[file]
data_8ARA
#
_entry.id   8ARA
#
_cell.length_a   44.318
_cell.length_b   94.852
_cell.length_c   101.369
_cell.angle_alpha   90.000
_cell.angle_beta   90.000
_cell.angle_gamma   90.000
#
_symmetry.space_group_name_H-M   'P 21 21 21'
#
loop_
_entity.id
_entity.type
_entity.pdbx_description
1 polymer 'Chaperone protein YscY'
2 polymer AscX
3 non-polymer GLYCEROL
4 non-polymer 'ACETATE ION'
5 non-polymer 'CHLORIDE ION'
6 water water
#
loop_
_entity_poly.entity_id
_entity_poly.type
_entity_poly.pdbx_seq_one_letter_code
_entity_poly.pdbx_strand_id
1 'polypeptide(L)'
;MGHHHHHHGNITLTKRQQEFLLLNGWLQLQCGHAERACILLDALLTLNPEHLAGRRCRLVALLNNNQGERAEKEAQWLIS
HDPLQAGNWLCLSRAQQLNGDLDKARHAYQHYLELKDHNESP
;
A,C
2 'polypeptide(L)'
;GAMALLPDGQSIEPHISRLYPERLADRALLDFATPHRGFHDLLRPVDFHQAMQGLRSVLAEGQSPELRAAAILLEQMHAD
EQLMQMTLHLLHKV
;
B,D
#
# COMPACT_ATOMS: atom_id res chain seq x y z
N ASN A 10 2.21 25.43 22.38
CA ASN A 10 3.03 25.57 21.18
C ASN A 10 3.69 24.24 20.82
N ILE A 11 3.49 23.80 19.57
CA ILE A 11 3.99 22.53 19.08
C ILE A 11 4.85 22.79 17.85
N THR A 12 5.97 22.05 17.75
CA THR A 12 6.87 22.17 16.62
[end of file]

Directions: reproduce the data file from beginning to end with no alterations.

data_8ARA
#
_entry.id   8ARA
#
_cell.length_a   44.318
_cell.length_b   94.852
_cell.length_c   101.369
_cell.angle_alpha   90.000
_cell.angle_beta   90.000
_cell.angle_gamma   90.000
#
_symmetry.space_group_name_H-M   'P 21 21 21'
#
loop_
_entity.id
_entity.type
_entity.pdbx_description
1 polymer 'Chaperone protein YscY'
2 polymer AscX
3 non-polymer GLYCEROL
4 non-polymer 'ACETATE ION'
5 non-polymer 'CHLORIDE ION'
6 water water
#
loop_
_entity_poly.entity_id
_entity_poly.type
_entity_poly.pdbx_seq_one_letter_code
_entity_poly.pdbx_strand_id
1 'polypeptide(L)'
;MGHHHHHHGNITLTKRQQEFLLLNGWLQLQCGHAERACILLDALLTLNPEHLAGRRCRLVALLNNNQGERAEKEAQWLIS
HDPLQAGNWLCLSRAQQLNGDLDKARHAYQHYLELKDHNESP
;
A,C
2 'polypeptide(L)'
;GAMALLPDGQSIEPHISRLYPERLADRALLDFATPHRGFHDLLRPVDFHQAMQGLRSVLAEGQSPELRAAAILLEQMHAD
EQLMQMTLHLLHKV
;
B,D
#
# COMPACT_ATOMS: atom_id res chain seq x y z
N ASN A 10 2.21 25.43 22.38
CA ASN A 10 3.03 25.57 21.18
C ASN A 10 3.69 24.24 20.82
N ILE A 11 3.49 23.80 19.57
CA ILE A 11 3.99 22.53 19.08
C ILE A 11 4.85 22.79 17.85
N THR A 12 5.97 22.05 17.75
CA THR A 12 6.87 22.17 16.62